• John Jantak

Ste. Anne pays it forward to rugby club for help during recent flood


The community has come together to hold off the flood waters and though the worst appears to be over, Mayor Paola Hawa said the town is working to address climate change strategies in the near future.

Mayor provides assessment of city’s response to crisis

The Ste. Anne de Bellevue Rugby Football Club will receive $1,000 from the city for the help the team provided during the recent flooding after a motion was adopted at the Monday evening council meeting on May 13.

“Their support was most valued during the flooding,” Mayor Paola Hawa told The Journal. “It’s a little show of our appreciation.” She praised the team for its dedication and commitment to helping the city during the early days of the flooding crisis. The club also volunteered help during the 2017 flood.

“Those young men and women showed up en force to help and they are a treasure, especially their leader, Martin Silverstone. He’s an exceptional man. Marty is not only teaching the players how to play a sport, he’s also teaching them how to be members of a community and they are awesome. I can’t say enough great things about these people,” said Hawa.

When contacted by The Journal, a modest Silverstone said the team members volunteered their time to help the community, not to receive a financial reward.

“I was shocked when I heard about it. Our people felt really good about helping. It’s not something we expected but we appreciate it. It’s money that will come in handy,” said Silverstone.


A tale of two lakes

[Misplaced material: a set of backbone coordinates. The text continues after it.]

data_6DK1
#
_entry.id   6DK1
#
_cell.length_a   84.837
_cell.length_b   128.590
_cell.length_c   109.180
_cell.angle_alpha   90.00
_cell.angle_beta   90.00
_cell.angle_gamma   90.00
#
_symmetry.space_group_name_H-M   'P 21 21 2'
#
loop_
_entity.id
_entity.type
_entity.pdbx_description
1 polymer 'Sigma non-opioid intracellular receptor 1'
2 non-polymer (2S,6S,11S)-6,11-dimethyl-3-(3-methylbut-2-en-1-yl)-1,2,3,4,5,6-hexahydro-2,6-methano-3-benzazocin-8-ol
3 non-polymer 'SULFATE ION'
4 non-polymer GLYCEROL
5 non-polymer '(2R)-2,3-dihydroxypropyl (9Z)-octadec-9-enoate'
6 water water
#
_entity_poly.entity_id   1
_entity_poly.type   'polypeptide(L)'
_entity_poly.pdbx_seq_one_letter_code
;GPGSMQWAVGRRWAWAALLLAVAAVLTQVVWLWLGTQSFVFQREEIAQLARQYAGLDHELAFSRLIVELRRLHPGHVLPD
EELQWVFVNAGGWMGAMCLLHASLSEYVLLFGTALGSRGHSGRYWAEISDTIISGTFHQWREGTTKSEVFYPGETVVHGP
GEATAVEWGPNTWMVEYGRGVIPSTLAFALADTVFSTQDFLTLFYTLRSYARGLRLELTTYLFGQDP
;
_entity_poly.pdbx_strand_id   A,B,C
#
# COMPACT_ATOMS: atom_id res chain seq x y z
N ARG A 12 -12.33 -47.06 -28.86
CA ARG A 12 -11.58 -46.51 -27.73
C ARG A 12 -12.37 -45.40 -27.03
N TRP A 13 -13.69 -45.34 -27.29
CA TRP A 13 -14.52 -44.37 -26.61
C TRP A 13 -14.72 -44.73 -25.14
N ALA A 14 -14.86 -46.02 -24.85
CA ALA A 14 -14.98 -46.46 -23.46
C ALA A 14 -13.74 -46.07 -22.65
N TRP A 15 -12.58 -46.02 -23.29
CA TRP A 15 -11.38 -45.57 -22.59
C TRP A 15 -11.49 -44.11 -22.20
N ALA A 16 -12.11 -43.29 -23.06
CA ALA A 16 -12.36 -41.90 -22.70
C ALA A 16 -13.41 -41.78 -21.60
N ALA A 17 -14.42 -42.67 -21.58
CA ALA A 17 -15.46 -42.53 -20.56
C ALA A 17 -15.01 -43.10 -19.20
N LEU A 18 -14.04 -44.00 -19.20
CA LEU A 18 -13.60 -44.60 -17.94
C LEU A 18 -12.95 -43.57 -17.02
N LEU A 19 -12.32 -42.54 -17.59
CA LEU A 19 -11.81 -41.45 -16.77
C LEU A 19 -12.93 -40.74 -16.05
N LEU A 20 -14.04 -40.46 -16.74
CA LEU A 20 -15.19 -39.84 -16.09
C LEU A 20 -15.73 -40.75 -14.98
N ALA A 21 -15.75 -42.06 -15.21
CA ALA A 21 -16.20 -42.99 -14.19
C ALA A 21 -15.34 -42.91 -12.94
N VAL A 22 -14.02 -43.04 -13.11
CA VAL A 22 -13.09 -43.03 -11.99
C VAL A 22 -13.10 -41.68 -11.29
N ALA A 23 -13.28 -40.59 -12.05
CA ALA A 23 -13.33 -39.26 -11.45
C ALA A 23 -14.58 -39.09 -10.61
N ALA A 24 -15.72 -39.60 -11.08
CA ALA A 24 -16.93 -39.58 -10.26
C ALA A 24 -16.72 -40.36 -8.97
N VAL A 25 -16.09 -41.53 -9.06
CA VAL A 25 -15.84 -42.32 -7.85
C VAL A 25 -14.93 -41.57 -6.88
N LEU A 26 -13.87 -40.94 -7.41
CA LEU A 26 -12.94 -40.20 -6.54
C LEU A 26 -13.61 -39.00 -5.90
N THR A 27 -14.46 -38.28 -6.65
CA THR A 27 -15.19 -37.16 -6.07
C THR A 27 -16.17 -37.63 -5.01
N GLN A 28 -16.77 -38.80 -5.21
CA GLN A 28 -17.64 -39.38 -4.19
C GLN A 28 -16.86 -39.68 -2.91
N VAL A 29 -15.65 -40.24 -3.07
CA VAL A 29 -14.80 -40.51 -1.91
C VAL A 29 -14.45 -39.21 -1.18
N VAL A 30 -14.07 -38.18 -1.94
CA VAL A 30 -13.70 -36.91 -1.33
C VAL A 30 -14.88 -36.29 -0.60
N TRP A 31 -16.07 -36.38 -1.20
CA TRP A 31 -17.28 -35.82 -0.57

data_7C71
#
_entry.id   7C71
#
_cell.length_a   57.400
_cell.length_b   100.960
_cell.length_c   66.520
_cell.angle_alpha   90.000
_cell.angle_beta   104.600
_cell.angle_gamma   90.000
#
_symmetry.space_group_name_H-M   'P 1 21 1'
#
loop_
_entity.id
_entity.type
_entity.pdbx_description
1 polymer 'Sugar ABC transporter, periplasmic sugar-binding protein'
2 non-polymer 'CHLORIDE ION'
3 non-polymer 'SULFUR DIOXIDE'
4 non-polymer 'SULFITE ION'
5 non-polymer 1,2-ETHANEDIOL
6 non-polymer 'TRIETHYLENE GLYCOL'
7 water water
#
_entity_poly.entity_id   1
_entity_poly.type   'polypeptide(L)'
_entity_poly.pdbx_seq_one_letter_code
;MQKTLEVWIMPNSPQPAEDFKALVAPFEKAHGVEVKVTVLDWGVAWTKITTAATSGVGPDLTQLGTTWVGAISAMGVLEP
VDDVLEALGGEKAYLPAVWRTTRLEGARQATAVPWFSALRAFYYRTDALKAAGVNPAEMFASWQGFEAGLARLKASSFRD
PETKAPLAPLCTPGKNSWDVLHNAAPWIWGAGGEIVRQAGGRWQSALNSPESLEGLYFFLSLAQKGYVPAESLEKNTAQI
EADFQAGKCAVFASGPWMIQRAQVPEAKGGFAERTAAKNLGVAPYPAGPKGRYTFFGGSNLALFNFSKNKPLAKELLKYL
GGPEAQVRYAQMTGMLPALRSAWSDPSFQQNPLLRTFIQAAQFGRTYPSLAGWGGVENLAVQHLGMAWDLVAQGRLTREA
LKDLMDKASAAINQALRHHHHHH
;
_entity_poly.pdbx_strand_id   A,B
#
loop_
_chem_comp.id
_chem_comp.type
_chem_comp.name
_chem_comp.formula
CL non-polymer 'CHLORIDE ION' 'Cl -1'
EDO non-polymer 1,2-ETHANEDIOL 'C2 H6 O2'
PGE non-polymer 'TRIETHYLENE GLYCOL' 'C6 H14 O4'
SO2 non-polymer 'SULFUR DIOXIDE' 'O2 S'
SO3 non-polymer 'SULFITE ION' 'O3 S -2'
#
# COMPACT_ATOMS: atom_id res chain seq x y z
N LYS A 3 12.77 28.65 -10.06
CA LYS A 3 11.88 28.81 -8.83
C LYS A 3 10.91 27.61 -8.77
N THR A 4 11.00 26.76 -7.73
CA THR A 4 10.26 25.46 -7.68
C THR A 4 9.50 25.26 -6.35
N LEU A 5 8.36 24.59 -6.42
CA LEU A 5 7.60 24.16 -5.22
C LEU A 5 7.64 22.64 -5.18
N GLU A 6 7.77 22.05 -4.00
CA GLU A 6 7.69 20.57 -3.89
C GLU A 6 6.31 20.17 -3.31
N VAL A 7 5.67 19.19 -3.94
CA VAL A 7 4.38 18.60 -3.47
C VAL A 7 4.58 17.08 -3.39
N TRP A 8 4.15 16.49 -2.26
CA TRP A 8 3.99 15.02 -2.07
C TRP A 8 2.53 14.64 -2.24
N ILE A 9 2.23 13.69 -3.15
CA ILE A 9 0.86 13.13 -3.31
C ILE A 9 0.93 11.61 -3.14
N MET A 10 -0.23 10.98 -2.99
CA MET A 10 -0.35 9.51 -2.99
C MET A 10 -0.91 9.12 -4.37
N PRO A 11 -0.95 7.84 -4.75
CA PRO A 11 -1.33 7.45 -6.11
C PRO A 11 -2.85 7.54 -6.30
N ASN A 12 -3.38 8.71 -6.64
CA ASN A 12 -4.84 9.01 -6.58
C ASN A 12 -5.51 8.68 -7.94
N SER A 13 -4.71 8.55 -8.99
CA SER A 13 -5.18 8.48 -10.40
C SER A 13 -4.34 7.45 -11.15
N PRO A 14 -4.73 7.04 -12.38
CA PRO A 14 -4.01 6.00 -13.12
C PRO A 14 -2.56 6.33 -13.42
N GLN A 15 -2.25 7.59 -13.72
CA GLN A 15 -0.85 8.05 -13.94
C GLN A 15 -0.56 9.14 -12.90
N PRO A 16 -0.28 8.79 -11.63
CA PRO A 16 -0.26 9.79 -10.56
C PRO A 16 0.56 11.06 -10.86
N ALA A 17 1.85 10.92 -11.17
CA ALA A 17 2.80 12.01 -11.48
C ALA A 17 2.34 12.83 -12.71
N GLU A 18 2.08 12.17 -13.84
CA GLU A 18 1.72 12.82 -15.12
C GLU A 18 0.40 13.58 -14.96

The flooding which began almost four weeks ago has mostly receded on the north side of the Galipeault Bridge next to the Lake of Two Mountains. In contrast, the water level south of the Galipeault on the Lac St. Louis side adjacent to the village is higher.

A small section of the boardwalk was closed to pedestrians last weekend because of the high water. At least two restaurants were running pumps to keep their basements dry. “It’s nothing to be overly concerned about. We’re keeping an eye on the situation,” said Hawa.

“The one thing that I remarked to our Director General Martin Bonhomme is how long the flooding has lasted compared to 2017. It started around April 15 this year. It’s been a long, long stretch. It feels like it’s been forever. I can’t wait until it’s over,” she added.

Early prep work helped

Hawa credits the city’s proactive approach to the possibility of flooding the past two years by beginning its public information campaign to inform residents who could be affected on how to prepare ahead of time. The city began preparing its flood response almost two weeks before flooding actually occurred.

“We started our public information sessions around April 5th,” said Hawa. “We already ordered our sandbags and planned when and where we would put them up. There was some minor tweaking we had to do. We had meetings ahead of time to determine what our strategy would be. We were prepared as much as we could before we were in the thick of things.”

She also congratulated and thanked the municipality’s employees for their commitment to provide help throughout the flood. “They did an excellent job. The testament to that is the fact that no homes had to be evacuated,” said Hawa.

Preparing for future floods